Closing the Gap – Chapter 3 – Who Cares?
Previously on Dance Academy – Bridging the Gap: Christian spent the night with the others agonising over Tara’s fate. They all took a collective breath of hope when Miss Raine finally came to find them, but she had no news of any worth, just a stark reminder that they’re supposed to get ready for their interviews. What the heck does he have to care about interviews when Tara’s future is in the hands of surgeons?
The boarding house is in a storm of rushed and stressed-out-of-their-wits eighteen year olds. Not a pretty sight. I join the throng, slip into the shower the minute Ben is out; the water is still dripping. I turn it right up again.
In my numb tiredness it’s hard not to linger and let the water calm me down, so I drag the lever down to cool the water to the lowest I can bare and spread the soap over my body in sharp short strokes. I don’t bother to wash my hair, I’ll get more gel in to tame it. When I get out, the other year three students still there are checking their looks in the mirrors one more time.
I come back to my half empty room to face the jacket and tie I had prepared two nights ago. Two nights and look what happened! I shove the lot to the floor and swing the cupboard door open. I grab the first pair of jeans my hand falls on, the first shirt, then just slip my sneakers on. I don’t even bother with underwear. I hook my rucksack on my shoulder and off I go. That’s as ready as I’ll ever be. This is me. If they want me, they can have me as is.
Everyone hovers in the corridor, even those who have their interviews at the end of the afternoon, like Abigail and Ollie. There they are stuck together on the steps, thick as thieves, the ones with the biggest drive, and yet pretend so hard that they don’t care.
‘How come you’re here?’ I ask Abigail. She didn’t get to dance last night.
‘I had my audition this morning.’
Well, that got me in the stomach alright. ‘You did?’
She just nods and stares back at the interview timetable copy she’s got stuck to a clipboard on her lap.
Grace comes out and burrows straight into Ben’s arms.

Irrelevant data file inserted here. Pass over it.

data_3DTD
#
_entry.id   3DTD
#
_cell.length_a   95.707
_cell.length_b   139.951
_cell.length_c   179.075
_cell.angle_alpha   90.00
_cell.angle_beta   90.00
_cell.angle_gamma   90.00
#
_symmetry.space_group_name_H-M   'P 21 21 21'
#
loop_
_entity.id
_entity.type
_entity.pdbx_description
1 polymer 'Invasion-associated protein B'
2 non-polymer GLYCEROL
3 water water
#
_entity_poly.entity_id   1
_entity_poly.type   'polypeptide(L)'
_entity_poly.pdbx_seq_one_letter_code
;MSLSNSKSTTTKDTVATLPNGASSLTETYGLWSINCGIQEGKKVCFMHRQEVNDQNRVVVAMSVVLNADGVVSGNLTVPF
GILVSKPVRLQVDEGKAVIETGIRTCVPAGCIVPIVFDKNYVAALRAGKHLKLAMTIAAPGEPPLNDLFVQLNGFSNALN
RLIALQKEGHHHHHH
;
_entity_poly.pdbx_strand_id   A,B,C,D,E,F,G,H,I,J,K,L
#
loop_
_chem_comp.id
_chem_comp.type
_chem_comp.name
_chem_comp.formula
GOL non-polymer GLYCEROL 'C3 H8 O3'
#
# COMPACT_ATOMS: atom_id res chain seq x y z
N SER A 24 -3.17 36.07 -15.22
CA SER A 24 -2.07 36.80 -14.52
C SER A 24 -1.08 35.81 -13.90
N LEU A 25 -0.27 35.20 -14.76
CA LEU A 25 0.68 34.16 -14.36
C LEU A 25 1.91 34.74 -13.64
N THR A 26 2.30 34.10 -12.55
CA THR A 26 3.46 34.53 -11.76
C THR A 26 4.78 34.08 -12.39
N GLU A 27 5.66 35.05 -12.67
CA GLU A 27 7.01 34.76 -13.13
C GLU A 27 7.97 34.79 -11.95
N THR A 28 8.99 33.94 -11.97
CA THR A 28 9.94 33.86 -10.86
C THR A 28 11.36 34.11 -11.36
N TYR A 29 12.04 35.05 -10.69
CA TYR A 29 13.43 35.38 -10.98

What? She was a guaranteed, wasn’t she?
Hushed comments bubble out from everywhere. Ollie and Abi glance at each other. Maybe the rumours are true: none of us are getting in.
I’m so pissed off I could walk out right now. And yet I stay, leaning against the wall, to watch the hecatomb as one by one we fall.
Then my turn comes at last.
I walk my most nonchalant best, slouch low on the chair, as casual as can be. But before I can stop myself, I’m sitting straight again. My mouth is so dry and yet I do not take the glass of water they offer. It’s a bit disgusting how they hold the interviews in this room where we have sweated our guts for the last three years, where we have received our best praise, our worst criticisms.
‘Mr Reed, we have been charmed by your performance, strong and spirited for a usually rather romantic piece.’
I shrug. I’m in the biggest interview of my life and I shrug.
‘What did you make of your performance?’
Ah, Tara has prepped me up for this one; it comes out as an automaton. ‘I wanted it to show a darker, stronger side to the character, his determination, his boldness.’
‘And that you did. But there was lightness there too.’
‘Yeah, I like contrasts.’
‘I see. And talking about contrast, which do you favor, Classical Ballet or Contemporary?’
My mind goes blank for a second, then all I want to do is snort and say ”hiphop actually”. I am so glad Tara has drilled the interviews with all of us. Kat had tried to help but she could never keep a straight face. Tara had worked with all of us, saying that taking us through our paces made her feel more ready too. Won’t be much use to her where she is now. I find it so hard to swallow but I take a deep breath to muster a smidgen of control. Tara had helped me think through this one too. I would do right by her.
‘This is a tough call, because I enjoy both. I love the freedom of expression that comes with Contemporary dance and music, the broadness, the possibilities.’
They all nod, but with faces still as blank of expression as corpses.
‘With Ballet, it’s about mastering the technique. I like the rigour and the precision, the challenge of the constraints, of sticking with something that has been danced for hundreds of years, the minutiae.’
‘How interesting. You’re a man of extremes then?’
I stared at Rebecca for a second. What the heck did she mean by that? ‘Erm, I guess so.’
‘And where do you see yourself in, say, a year, in your ideal?’
Tara’s face flashes in my mind. Well, that won’t do. They don’t give a toss about my love life, or lack thereof. It’s dance they want. ‘In my ideal, I’m with the company. I’ve had some great run in the corps, had a few solo…’ Even to my own ears that sounds dreary.
‘And in ten years.’
‘In ten years…’ Who will I be in ten years? At twenty nine? Who will I be? They wait, and I fail to answer. I should have accepted that water, it would come in handy now. Instead, I close my eyes. The images come instantly. Zach. Jayden. ‘In ten years, I will teach.’
Rebecca’s stern face somehow becomes that little bit more apathetic, her lips pouting down, her arms crossing over her absent chest. And I realise I don’t care. I slouch back again.
‘Well, we’ll have to see if we can help you push that to a few more years later, then.’ She looks to her colleagues on either side of her. ‘Mr Reed, congratulations, we would like to offer you a place at The National Ballet Company.’ She pushes a dull yellow binder towards me.
For a few seconds, I don’t say a thing. I don’t even move. Then I take it, nod once, mutter a short ”Thank you”, and I leave the room.
I’m out and already half way down the corridor when Ollie calls behind me. ‘Hey Reedo, care to share with the group?’
I stop. I don’t even turn when I shake my head and set off again.